The Plague

Front Cover
Penguin Books, 1960 - Classic - 251 pages
4 Reviews
Reviews aren't verified, but Google checks for and removes fake content when it's identified
The townspeople of Oran are in the grip of a deadly plague, which condemns its victims to a swift and horrifying death. Fear, isolation and claustrophobia follow as they are forced into quarantine. Each person responds in their own way to the lethal disease: some resign themselves to fate, some seek blame, and a few, like Dr. Rieux, resist the terror. An immediate triumph when it was published in 1947, "The Plague" is in part an allegory of France's suffering under the Nazi occupation, and a story of bravery and determination against the precariousness of human existence.

What people are saying - Write a review

Reviews aren't verified, but Google checks for and removes fake content when it's identified

LibraryThing Review

User Review  - charlie68 - LibraryThing

I found the stories good (The Plague, The Fall and the short stories). The Myth of Sisophus tough, and the Reflections on the Gillotine interesting. Read full review

THE PLAGUE

User Review  - Kirkus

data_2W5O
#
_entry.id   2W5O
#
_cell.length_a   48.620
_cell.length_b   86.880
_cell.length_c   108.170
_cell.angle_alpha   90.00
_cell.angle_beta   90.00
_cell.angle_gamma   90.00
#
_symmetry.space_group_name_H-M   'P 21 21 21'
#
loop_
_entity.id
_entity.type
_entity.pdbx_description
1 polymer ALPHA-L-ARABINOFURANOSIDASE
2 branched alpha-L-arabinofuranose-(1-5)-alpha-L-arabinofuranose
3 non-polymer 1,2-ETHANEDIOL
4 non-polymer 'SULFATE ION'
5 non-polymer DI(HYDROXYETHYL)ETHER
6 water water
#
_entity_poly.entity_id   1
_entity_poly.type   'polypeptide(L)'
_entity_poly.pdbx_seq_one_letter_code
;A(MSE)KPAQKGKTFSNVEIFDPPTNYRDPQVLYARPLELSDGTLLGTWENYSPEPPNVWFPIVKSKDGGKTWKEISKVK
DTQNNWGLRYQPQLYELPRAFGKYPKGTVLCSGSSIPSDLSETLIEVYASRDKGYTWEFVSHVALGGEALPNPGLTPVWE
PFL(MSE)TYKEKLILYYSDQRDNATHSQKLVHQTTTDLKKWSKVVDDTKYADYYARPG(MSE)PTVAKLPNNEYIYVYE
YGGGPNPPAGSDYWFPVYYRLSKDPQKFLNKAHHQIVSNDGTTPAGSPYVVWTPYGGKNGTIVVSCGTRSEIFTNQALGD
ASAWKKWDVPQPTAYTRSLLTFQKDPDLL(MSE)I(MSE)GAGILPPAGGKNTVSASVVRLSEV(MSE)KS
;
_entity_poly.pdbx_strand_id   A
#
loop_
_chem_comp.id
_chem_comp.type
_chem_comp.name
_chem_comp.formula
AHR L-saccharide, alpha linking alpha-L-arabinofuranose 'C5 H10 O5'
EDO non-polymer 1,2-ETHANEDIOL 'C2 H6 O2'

By the Frenchman who, with Sartre, shares a leading position in European literature, this is a work of considerable significance and stature, distinguished by its clarity, its composure, and above all ... Read full review

Other editions - View all

About the author (1960)

Born in 1913 in Algeria, Albert Camus was a French novelist, dramatist, and essayist. He was deeply affected by the plight of the French during the Nazi occupation of World War II, who were subject to the military's arbitrary whims. He explored the existential human condition in such works as L'Etranger (The Outsider, 1942) and Le Mythe de Sisyphe (The Myth of Sisyphus, 1942), which propagated the philosophical notion of the "absurd" that was being given dramatic expression by other Theatre of the Absurd dramatists of the 1950s and 1960s. Camus also wrote a number of plays, including Caligula (1944). Much of his work was translated into English. He was awarded the Nobel Prize for Literature in 1957. Camus died in an automobile accident in 1960.

Bibliographic information